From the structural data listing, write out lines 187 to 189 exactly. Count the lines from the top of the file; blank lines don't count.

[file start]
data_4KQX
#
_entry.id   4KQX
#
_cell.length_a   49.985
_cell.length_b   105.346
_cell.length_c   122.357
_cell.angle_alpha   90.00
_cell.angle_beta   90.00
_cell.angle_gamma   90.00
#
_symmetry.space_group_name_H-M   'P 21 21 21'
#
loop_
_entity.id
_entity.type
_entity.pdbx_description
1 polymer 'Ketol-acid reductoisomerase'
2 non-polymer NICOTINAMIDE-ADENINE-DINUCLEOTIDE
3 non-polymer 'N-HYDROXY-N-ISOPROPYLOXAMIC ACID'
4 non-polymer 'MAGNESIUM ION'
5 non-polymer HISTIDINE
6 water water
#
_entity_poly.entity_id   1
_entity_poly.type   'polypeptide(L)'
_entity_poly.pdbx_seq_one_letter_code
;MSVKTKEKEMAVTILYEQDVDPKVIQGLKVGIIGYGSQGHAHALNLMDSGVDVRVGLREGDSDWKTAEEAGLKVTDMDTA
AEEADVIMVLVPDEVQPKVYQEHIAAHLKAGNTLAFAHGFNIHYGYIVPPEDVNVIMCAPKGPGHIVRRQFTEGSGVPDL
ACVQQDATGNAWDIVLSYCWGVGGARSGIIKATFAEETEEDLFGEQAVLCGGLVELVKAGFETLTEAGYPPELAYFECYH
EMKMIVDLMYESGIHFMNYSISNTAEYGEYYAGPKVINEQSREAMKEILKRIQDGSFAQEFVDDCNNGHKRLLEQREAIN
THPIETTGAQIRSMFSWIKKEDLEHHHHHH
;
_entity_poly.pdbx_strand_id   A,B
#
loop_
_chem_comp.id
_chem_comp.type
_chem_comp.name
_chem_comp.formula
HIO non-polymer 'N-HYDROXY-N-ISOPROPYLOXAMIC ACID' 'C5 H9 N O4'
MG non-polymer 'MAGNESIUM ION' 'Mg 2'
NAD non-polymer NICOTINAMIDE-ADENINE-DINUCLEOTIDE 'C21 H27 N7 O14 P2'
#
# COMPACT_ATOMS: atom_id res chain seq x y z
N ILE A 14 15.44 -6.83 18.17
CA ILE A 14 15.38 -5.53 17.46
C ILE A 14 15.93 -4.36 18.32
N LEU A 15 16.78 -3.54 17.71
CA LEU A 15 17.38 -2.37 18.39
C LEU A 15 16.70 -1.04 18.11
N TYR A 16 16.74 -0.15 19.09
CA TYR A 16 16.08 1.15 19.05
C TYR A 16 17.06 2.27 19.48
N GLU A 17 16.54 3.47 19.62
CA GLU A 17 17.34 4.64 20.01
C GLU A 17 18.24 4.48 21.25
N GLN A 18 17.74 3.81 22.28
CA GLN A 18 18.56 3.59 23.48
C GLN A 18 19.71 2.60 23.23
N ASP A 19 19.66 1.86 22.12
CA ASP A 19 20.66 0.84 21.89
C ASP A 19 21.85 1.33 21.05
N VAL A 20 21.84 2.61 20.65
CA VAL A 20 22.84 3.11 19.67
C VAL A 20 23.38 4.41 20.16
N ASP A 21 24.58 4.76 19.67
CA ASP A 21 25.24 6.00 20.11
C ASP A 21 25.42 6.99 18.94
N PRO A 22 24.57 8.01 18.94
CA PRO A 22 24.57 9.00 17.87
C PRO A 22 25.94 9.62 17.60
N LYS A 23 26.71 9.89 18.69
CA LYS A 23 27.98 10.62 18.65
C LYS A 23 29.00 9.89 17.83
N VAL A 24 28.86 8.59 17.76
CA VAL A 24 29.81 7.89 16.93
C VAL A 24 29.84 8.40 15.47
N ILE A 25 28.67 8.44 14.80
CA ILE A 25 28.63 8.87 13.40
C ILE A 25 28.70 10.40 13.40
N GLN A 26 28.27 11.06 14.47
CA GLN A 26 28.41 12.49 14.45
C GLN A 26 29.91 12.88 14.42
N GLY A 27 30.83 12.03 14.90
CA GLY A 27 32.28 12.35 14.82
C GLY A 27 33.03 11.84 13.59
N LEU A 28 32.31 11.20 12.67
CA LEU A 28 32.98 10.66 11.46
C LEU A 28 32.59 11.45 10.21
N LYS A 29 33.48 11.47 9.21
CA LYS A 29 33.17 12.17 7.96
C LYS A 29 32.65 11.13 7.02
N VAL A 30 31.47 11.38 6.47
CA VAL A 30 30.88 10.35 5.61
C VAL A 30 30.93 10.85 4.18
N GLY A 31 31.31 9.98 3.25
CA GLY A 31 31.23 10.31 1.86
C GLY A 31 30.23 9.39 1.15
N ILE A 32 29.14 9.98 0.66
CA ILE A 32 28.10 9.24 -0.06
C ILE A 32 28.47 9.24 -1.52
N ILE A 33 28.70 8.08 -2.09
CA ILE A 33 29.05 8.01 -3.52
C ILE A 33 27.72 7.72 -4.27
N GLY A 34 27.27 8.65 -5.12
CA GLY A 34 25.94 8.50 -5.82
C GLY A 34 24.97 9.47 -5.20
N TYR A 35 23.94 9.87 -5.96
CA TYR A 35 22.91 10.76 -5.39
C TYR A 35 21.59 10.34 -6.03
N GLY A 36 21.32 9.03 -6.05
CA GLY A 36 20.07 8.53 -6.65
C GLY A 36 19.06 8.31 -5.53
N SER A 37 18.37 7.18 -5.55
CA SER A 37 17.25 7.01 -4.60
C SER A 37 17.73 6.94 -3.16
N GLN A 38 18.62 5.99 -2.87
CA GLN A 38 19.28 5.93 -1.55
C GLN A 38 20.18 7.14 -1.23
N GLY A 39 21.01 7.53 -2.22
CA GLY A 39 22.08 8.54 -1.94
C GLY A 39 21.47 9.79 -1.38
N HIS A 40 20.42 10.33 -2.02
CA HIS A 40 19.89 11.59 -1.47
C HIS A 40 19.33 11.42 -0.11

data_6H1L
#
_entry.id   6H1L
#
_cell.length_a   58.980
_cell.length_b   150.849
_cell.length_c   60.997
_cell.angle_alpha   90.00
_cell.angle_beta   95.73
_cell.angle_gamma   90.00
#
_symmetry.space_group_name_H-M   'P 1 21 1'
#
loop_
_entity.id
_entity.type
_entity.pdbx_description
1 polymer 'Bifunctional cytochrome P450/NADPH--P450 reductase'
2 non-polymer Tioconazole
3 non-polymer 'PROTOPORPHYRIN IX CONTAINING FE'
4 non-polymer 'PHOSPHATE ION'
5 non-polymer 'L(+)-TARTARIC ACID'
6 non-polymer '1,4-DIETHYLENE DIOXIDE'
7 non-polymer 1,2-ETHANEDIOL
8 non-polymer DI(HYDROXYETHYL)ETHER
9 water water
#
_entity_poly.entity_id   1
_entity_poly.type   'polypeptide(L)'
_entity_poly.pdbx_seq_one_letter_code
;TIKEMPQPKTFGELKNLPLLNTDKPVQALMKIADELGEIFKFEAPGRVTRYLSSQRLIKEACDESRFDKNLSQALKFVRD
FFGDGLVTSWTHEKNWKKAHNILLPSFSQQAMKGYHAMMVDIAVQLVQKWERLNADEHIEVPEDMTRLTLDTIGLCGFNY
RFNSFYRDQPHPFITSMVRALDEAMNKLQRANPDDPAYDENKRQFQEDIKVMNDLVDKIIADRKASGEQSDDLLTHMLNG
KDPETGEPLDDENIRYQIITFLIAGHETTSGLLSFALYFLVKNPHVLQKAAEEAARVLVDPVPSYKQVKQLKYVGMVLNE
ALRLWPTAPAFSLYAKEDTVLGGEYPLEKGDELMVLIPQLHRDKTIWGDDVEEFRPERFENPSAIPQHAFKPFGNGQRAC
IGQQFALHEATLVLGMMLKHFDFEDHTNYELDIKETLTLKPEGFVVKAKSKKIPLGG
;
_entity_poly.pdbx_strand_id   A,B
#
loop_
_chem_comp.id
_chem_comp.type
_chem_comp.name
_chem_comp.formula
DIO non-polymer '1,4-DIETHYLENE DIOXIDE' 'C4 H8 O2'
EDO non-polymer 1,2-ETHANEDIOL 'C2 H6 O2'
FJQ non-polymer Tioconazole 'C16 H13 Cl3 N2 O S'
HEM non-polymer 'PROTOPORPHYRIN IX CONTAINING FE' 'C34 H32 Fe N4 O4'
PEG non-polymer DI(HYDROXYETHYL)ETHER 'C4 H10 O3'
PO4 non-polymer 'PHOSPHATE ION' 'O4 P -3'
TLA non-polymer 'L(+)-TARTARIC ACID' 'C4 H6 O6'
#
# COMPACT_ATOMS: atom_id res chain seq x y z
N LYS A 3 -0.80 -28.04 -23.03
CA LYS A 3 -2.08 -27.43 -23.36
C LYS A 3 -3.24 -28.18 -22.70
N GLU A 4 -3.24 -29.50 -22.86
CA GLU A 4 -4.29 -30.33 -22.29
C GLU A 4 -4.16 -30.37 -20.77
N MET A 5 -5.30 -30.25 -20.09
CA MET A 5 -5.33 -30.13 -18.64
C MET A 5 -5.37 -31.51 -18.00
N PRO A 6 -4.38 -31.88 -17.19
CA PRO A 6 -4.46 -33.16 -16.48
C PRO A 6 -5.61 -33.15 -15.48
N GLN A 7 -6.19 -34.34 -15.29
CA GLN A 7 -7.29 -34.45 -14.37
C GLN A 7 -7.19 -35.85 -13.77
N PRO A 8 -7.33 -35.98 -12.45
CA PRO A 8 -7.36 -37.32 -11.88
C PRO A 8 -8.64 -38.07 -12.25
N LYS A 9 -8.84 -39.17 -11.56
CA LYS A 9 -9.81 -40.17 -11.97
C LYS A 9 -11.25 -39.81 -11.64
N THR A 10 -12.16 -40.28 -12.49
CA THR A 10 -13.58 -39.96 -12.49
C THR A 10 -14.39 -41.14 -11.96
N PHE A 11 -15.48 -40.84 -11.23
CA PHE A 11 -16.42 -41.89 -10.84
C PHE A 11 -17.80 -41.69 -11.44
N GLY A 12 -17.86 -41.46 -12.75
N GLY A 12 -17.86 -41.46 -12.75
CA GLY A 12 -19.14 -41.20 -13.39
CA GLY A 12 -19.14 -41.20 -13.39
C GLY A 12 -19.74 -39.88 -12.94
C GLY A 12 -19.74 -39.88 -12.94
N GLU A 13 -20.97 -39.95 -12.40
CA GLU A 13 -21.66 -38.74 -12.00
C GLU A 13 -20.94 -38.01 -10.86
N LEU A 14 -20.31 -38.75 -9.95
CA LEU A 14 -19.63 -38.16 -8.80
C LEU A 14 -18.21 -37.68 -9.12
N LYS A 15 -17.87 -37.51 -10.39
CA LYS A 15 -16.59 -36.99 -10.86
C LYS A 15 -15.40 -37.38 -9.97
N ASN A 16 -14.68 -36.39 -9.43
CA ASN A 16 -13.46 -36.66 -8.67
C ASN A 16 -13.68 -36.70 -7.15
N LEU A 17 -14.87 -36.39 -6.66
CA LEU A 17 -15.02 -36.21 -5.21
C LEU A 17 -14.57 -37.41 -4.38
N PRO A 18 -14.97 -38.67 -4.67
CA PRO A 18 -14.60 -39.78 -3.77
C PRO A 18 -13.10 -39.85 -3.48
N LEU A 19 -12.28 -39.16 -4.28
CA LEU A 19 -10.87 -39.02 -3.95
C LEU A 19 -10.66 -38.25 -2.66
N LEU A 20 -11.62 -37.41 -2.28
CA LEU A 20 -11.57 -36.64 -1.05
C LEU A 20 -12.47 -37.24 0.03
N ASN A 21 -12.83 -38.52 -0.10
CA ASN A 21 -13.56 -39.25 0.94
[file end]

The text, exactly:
CA MET A 5 -5.33 -30.13 -18.64
C MET A 5 -5.37 -31.51 -18.00
N PRO A 6 -4.38 -31.88 -17.19